I made my first film in 1997 while studying philosophy at the University of Northern Colorado. I was working on an undergraduate honors thesis exploring existentialism and identity when a friend insisted I watch Jim Jarmusch’s Dead Man. This was followed by encounters with No Wave, neorealist, avant-garde, and eventually silent films. During these months of devouring the history of cinema, I happened upon a super-8mm camera at a pawn shop in Fort Collins. I didn’t know how (or even if) it worked, but I knew this accidental find was important to my study of philosophy. Somehow, it had to become a part of my thesis. After I convinced my advisor that a film would be a great supplement to the traditional (written) thesis, I collaborated with two friends to shoot a (embarrassingly bad!) short film about an amnesiac named Claire. We shot the film in southern California over a Christmas-break weekend using a VHS-C camera. While we brought the super-8mm camera to every shoot, we used only a single roll of film, relying instead on video to re-create “silent-era” aesthetics such as sepia coloration, music-only sound design, exaggerated performances, and intertitles in place of dialogue and narration. The final film has screened only a few times to a handful of colleagues and friends, and that roll of super-8mm film sits unprocessed and unprojected in a bin in my basement.
I begin with this story both as a way to introduce my own genealogy of “small-gauge” and as a means to tracing just what a small-gauge ethos might entail. While Kevin’s experiments started out as those of an artist theorizing his practice, my own trajectory is the inverse, the movement of a scholar exploring how to study the world. For me, filmmaking, writing, performance, radio, and now sound ethnography were always forms of multi-modal research, ways of studying and documenting my experiences and sharing them with others. From the outset, I approached scholarship as if I were an artist. I understood thought as a craft, a mode of making where form and content were inextricably connected, one influencing the other. I continue to believe this. And, in thinking about the goal of this roundtable, I wanted to return to the early moments of my own small-gauge practice to think through what precisely I mean by small-gauge and how its valuable characteristics might be carried forward.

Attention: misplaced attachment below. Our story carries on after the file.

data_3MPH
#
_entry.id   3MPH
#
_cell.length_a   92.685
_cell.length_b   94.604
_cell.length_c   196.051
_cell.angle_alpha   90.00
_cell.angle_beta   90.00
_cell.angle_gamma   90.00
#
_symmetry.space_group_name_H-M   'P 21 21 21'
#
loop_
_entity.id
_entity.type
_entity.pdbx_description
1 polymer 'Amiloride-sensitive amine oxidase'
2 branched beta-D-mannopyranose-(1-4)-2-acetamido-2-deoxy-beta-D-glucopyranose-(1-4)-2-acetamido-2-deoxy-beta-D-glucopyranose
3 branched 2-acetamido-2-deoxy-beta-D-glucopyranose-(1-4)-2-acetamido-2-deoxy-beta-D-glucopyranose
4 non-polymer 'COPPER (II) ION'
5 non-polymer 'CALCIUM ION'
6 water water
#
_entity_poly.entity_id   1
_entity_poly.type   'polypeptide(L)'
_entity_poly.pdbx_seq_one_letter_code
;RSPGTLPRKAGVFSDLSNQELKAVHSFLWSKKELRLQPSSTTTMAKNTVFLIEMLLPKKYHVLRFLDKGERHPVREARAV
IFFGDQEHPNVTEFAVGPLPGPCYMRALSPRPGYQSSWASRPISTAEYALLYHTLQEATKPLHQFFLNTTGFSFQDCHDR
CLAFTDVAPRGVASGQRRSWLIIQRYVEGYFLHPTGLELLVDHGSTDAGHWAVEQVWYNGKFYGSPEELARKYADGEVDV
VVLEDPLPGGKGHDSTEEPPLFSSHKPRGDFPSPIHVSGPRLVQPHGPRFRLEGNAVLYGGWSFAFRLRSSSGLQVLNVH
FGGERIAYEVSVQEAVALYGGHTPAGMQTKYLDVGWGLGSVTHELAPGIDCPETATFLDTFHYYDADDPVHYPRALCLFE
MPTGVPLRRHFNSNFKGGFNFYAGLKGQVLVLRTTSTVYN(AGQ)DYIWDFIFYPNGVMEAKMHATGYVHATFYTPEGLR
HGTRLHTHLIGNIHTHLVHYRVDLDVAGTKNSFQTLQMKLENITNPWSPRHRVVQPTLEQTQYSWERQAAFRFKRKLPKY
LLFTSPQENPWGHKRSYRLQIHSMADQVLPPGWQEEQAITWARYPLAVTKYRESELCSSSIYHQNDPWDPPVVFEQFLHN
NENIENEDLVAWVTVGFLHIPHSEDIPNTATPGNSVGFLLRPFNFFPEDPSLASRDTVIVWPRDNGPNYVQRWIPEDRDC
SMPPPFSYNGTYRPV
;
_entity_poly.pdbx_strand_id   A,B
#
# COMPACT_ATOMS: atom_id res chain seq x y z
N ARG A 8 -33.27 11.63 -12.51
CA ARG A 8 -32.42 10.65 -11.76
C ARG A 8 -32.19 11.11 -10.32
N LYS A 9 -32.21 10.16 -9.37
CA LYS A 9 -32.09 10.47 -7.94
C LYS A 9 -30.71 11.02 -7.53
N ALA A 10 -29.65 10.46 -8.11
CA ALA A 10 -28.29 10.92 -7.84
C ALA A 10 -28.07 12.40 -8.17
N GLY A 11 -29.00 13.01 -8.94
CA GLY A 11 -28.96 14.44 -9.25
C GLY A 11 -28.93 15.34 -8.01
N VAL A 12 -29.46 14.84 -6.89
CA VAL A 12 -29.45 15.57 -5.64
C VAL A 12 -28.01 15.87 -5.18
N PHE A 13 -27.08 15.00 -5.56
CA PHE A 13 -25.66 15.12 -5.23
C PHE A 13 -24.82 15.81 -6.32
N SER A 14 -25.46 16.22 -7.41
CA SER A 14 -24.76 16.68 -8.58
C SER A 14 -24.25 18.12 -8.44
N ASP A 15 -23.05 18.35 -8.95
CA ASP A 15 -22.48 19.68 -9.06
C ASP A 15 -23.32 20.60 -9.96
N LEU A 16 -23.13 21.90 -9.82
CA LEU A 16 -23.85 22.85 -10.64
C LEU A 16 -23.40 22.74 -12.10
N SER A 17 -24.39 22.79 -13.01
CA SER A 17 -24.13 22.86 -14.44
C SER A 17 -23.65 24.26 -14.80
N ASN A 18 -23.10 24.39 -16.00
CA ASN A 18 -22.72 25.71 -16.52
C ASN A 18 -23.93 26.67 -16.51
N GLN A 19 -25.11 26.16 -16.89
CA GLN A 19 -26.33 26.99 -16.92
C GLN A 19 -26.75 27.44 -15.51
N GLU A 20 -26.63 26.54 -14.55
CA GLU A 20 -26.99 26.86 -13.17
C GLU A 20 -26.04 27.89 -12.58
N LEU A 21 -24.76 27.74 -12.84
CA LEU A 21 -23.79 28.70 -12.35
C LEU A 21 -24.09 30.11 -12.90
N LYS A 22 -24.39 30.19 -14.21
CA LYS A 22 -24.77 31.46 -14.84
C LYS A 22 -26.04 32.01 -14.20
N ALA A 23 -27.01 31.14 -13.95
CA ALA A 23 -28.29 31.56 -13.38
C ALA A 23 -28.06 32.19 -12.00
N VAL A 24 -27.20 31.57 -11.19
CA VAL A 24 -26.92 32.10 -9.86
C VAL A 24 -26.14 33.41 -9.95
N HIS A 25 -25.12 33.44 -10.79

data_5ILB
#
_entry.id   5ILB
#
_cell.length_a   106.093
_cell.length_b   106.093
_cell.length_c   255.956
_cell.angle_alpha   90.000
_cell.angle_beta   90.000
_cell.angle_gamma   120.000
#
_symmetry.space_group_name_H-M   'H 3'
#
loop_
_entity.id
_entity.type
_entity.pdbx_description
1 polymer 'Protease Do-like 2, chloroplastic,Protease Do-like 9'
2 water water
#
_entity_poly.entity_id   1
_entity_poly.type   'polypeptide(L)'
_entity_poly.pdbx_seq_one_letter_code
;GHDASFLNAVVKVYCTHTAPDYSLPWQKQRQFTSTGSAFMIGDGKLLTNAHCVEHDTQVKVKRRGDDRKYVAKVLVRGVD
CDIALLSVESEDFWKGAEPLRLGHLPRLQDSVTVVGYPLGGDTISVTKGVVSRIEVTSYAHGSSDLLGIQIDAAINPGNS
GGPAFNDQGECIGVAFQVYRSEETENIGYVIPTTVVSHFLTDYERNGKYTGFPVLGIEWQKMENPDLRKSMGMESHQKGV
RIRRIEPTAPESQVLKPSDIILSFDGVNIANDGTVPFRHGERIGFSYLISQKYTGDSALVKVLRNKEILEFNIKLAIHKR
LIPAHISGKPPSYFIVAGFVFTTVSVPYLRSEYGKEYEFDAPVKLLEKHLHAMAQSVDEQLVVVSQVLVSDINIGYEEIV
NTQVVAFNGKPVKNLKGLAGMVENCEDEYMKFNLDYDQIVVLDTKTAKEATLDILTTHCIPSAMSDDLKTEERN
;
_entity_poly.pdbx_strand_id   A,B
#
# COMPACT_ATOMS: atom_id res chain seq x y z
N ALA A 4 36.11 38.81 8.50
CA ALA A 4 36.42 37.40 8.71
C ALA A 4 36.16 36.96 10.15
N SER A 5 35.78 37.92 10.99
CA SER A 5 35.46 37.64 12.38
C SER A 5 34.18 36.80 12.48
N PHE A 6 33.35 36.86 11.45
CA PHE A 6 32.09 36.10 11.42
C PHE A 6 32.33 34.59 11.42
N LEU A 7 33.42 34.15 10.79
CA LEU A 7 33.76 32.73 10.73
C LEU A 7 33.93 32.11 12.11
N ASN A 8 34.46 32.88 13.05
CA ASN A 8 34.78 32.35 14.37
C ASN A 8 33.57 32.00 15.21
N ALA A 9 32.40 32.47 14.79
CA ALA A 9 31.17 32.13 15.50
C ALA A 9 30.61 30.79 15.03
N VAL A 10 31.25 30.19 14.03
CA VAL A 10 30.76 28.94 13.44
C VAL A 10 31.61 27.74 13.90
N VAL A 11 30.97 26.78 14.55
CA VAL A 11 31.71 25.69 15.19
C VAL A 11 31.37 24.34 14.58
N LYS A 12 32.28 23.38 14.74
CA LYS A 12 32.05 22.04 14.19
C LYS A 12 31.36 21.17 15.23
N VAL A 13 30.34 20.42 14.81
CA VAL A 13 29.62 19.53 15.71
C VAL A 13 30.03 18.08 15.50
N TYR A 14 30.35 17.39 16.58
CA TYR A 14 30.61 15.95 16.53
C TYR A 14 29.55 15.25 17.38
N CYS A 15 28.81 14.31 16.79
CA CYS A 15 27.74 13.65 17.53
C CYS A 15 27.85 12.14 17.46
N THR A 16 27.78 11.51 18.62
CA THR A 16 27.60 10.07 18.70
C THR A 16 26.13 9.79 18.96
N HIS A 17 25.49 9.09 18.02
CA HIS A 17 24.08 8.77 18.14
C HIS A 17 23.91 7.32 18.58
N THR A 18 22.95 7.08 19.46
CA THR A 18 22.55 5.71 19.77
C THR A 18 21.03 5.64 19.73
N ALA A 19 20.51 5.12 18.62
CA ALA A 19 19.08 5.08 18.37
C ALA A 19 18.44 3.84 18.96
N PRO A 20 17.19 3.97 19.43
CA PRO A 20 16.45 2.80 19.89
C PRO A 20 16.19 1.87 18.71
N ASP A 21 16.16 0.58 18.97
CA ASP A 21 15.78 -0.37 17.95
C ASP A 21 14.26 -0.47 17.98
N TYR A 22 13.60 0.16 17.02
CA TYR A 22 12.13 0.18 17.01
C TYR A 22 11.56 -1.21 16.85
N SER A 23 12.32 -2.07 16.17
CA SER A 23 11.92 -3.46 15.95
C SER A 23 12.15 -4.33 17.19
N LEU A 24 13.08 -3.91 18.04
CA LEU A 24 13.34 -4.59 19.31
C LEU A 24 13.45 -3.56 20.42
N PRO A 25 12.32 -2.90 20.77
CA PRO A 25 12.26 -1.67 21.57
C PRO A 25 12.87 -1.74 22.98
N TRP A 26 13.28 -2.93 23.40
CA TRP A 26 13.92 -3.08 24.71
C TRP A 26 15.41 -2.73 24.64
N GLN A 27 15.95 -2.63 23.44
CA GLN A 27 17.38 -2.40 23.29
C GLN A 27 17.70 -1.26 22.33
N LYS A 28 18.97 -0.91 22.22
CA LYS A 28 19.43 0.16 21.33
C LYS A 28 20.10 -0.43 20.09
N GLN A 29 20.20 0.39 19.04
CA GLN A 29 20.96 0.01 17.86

It is important, I think, to clarify a few more terms for our discussion. “Ethos” generally refers to the spirit, mood, atmosphere, or character of a particular culture or era. I want to argue (if this post can be said to have an argument at all) that the term ethos might be a productive way to think about how to discuss or promote a certain way of making or doing scholarship (and art). It is more open than terms like practice (which is what I usually use) or method (the scholar’s favorite) because it implies a “way of doing” that will determine what tools are used and how. “Small” is literally defined as something that is of a less than normal size or a piece of a larger thing, but it can also mean miniature, compact, and microscopic. “Gauge” refers to measuring; it can mean the act of measuring, a measurement standard, or a measuring tool (physical or otherwise). Putting these all together, we might say that a small-gauge ethos is a spirit of doing that consciously measures itself as a smaller-than-standard piece or a zoomed-in miniature. In short, it is important to think of small-gauge not as dogmatically linked to any particular form or format but to a scale or scope measured against the current standard.